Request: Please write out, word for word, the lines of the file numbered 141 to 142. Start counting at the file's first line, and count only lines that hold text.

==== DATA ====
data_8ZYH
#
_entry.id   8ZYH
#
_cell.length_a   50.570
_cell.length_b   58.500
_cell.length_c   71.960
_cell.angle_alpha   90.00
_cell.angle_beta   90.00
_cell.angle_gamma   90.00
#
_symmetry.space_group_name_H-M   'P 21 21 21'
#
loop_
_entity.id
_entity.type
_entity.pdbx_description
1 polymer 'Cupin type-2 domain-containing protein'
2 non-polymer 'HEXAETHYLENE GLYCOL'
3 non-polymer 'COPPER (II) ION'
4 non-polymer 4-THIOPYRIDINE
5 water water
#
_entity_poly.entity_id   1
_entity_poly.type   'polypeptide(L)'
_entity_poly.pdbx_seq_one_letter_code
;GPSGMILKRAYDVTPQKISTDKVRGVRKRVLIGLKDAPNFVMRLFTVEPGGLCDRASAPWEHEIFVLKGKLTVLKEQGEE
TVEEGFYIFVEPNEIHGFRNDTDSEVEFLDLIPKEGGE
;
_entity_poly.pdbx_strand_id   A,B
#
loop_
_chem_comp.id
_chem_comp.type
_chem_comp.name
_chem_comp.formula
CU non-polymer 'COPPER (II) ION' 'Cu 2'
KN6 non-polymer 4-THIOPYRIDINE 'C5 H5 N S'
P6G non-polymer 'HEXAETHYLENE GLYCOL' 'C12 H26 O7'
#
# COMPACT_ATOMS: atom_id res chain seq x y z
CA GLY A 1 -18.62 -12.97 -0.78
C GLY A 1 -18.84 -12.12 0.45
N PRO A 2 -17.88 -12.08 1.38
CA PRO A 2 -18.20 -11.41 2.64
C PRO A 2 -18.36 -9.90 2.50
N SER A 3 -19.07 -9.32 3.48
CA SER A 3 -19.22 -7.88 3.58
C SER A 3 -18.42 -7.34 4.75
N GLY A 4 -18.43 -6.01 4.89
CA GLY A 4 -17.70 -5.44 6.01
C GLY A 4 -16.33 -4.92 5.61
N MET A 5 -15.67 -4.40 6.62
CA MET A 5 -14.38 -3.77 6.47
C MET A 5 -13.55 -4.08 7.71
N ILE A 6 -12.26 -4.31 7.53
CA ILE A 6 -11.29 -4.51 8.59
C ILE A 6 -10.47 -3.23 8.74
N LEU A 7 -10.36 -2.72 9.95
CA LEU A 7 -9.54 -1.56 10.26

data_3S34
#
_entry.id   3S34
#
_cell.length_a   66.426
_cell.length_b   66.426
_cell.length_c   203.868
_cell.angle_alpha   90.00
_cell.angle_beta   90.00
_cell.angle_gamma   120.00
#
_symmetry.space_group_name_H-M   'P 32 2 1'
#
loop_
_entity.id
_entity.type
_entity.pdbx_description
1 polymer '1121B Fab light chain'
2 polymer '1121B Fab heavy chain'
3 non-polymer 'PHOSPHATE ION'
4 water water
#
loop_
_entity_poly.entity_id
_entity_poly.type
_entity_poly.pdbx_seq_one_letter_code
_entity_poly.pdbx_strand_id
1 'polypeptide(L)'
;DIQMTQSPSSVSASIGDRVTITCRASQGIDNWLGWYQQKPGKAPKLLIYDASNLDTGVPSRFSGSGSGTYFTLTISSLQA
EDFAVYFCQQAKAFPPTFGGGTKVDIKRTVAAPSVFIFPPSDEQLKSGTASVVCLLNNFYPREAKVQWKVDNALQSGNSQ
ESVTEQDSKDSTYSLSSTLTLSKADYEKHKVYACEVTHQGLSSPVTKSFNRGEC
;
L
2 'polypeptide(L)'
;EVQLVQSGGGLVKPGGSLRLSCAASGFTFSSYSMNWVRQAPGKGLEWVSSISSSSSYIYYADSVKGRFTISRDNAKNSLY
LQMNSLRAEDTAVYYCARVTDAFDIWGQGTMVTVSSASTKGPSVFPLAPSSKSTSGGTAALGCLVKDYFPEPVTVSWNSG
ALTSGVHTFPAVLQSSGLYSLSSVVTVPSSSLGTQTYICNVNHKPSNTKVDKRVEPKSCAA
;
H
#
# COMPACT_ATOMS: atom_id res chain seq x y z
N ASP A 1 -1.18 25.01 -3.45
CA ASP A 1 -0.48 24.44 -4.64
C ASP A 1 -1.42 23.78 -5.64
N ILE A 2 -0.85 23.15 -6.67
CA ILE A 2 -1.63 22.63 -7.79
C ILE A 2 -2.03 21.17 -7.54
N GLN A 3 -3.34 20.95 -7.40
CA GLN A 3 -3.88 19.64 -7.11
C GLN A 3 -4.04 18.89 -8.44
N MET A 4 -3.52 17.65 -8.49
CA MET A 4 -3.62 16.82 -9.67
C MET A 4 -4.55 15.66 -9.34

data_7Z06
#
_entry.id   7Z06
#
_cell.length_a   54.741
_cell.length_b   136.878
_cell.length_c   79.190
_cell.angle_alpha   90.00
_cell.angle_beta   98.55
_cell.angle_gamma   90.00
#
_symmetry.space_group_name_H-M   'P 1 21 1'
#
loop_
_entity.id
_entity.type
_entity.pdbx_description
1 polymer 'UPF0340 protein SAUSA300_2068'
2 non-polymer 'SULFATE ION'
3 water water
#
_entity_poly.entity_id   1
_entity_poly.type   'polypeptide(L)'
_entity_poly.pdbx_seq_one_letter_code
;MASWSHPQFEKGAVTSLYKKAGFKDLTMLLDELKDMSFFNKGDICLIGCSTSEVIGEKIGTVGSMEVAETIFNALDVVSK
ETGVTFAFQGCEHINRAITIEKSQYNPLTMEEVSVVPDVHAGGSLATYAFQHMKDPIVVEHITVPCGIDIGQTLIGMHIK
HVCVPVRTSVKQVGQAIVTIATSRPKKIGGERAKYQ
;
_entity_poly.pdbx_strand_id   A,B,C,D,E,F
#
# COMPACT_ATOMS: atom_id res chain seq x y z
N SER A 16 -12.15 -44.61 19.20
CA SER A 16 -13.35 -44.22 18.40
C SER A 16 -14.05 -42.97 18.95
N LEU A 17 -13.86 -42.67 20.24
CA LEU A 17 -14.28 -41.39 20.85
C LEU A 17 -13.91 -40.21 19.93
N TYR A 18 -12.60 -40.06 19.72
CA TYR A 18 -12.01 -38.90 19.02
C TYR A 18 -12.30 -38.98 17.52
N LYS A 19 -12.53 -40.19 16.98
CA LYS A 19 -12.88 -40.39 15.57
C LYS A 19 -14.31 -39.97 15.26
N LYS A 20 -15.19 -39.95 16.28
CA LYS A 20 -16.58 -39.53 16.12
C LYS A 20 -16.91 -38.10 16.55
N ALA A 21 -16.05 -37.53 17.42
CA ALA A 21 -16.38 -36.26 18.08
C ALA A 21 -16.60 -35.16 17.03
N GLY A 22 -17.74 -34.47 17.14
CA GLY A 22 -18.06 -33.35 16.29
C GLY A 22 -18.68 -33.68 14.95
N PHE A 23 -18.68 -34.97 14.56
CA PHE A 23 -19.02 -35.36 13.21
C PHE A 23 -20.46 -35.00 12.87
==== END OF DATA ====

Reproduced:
;
_entity_poly.pdbx_strand_id   A,B,C,D,E,F